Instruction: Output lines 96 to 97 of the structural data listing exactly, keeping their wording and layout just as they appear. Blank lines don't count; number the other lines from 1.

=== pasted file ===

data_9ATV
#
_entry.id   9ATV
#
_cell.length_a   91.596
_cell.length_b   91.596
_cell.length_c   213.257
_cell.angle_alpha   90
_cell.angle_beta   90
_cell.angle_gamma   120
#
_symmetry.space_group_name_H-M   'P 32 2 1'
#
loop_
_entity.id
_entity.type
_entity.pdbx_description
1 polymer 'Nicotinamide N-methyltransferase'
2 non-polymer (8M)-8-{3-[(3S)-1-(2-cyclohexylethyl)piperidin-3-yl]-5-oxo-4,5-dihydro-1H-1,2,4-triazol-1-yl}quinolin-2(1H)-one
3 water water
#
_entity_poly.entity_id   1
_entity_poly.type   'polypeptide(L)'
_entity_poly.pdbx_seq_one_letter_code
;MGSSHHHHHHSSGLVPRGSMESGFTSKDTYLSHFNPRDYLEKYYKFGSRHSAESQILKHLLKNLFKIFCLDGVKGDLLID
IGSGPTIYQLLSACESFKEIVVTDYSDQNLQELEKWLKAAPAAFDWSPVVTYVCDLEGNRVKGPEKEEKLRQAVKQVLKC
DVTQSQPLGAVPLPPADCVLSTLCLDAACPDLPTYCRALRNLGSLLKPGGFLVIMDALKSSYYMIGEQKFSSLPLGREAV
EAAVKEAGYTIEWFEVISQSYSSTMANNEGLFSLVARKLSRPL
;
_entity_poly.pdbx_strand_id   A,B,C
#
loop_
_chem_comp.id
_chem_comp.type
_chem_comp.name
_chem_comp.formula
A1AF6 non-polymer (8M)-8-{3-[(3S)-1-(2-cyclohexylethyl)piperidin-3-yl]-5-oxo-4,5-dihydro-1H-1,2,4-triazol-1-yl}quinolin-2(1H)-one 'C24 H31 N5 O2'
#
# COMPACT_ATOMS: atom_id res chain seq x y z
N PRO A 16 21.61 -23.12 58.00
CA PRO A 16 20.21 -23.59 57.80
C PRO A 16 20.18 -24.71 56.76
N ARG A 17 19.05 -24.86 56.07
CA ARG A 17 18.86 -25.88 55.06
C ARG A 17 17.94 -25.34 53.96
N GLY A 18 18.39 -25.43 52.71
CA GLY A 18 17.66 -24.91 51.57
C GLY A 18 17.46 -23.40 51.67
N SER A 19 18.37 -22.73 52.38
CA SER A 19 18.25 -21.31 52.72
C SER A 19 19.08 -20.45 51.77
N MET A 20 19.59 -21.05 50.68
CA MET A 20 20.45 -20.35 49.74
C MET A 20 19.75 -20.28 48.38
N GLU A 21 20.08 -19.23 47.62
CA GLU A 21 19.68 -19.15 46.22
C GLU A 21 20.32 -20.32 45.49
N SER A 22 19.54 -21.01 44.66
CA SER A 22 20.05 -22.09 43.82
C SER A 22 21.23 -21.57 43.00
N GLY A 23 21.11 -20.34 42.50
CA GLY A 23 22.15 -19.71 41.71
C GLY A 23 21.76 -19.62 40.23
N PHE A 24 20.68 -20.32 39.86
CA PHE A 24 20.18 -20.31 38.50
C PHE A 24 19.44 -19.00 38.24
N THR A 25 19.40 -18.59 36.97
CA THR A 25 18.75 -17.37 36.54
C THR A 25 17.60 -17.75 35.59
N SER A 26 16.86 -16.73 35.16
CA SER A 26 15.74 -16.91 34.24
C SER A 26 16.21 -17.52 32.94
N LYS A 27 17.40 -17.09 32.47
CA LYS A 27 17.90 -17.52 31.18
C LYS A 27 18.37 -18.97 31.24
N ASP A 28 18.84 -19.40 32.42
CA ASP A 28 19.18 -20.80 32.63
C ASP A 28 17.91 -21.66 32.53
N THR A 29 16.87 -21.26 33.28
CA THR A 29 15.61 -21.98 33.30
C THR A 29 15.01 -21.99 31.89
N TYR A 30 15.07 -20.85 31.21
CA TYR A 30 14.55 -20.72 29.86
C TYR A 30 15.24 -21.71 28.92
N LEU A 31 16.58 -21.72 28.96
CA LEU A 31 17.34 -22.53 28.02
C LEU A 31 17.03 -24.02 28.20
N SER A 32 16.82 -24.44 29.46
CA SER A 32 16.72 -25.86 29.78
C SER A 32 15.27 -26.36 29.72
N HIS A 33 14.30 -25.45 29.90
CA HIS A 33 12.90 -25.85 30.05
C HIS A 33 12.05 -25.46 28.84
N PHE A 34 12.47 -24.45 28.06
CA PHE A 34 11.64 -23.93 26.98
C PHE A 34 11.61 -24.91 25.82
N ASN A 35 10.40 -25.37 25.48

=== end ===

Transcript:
C PHE A 34 11.61 -24.91 25.82
N ASN A 35 10.40 -25.37 25.48